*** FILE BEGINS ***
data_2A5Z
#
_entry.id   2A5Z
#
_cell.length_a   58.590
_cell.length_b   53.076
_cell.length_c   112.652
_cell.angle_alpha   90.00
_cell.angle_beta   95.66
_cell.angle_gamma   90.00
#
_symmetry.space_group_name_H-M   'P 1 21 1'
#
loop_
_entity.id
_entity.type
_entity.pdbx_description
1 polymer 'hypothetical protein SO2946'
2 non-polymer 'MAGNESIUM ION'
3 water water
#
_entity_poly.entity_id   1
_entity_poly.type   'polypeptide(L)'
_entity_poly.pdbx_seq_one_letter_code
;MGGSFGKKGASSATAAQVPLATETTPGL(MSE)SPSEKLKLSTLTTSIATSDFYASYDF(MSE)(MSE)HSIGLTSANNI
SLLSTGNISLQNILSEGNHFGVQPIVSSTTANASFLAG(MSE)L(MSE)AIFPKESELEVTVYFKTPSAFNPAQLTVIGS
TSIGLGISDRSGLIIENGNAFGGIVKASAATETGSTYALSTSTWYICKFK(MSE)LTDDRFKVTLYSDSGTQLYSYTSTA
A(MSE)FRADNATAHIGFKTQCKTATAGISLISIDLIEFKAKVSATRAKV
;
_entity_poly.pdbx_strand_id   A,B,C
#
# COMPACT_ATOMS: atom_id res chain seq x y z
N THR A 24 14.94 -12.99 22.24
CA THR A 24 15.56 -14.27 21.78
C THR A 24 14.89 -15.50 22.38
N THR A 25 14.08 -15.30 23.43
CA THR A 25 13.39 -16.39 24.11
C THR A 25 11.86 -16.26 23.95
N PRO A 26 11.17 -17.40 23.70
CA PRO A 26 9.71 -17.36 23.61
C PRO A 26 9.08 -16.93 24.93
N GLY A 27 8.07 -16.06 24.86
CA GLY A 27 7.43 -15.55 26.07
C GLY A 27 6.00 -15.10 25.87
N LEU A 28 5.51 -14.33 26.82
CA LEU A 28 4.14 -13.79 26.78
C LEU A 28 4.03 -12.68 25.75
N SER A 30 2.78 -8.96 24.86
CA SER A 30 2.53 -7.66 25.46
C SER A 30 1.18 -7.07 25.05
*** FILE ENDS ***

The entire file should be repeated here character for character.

data_2A5Z
#
_entry.id   2A5Z
#
_cell.length_a   58.590
_cell.length_b   53.076
_cell.length_c   112.652
_cell.angle_alpha   90.00
_cell.angle_beta   95.66
_cell.angle_gamma   90.00
#
_symmetry.space_group_name_H-M   'P 1 21 1'
#
loop_
_entity.id
_entity.type
_entity.pdbx_description
1 polymer 'hypothetical protein SO2946'
2 non-polymer 'MAGNESIUM ION'
3 water water
#
_entity_poly.entity_id   1
_entity_poly.type   'polypeptide(L)'
_entity_poly.pdbx_seq_one_letter_code
;MGGSFGKKGASSATAAQVPLATETTPGL(MSE)SPSEKLKLSTLTTSIATSDFYASYDF(MSE)(MSE)HSIGLTSANNI
SLLSTGNISLQNILSEGNHFGVQPIVSSTTANASFLAG(MSE)L(MSE)AIFPKESELEVTVYFKTPSAFNPAQLTVIGS
TSIGLGISDRSGLIIENGNAFGGIVKASAATETGSTYALSTSTWYICKFK(MSE)LTDDRFKVTLYSDSGTQLYSYTSTA
A(MSE)FRADNATAHIGFKTQCKTATAGISLISIDLIEFKAKVSATRAKV
;
_entity_poly.pdbx_strand_id   A,B,C
#
# COMPACT_ATOMS: atom_id res chain seq x y z
N THR A 24 14.94 -12.99 22.24
CA THR A 24 15.56 -14.27 21.78
C THR A 24 14.89 -15.50 22.38
N THR A 25 14.08 -15.30 23.43
CA THR A 25 13.39 -16.39 24.11
C THR A 25 11.86 -16.26 23.95
N PRO A 26 11.17 -17.40 23.70
CA PRO A 26 9.71 -17.36 23.61
C PRO A 26 9.08 -16.93 24.93
N GLY A 27 8.07 -16.06 24.86
CA GLY A 27 7.43 -15.55 26.07
C GLY A 27 6.00 -15.10 25.87
N LEU A 28 5.51 -14.33 26.82
CA LEU A 28 4.14 -13.79 26.78
C LEU A 28 4.03 -12.68 25.75
N SER A 30 2.78 -8.96 24.86
CA SER A 30 2.53 -7.66 25.46
C SER A 30 1.18 -7.07 25.05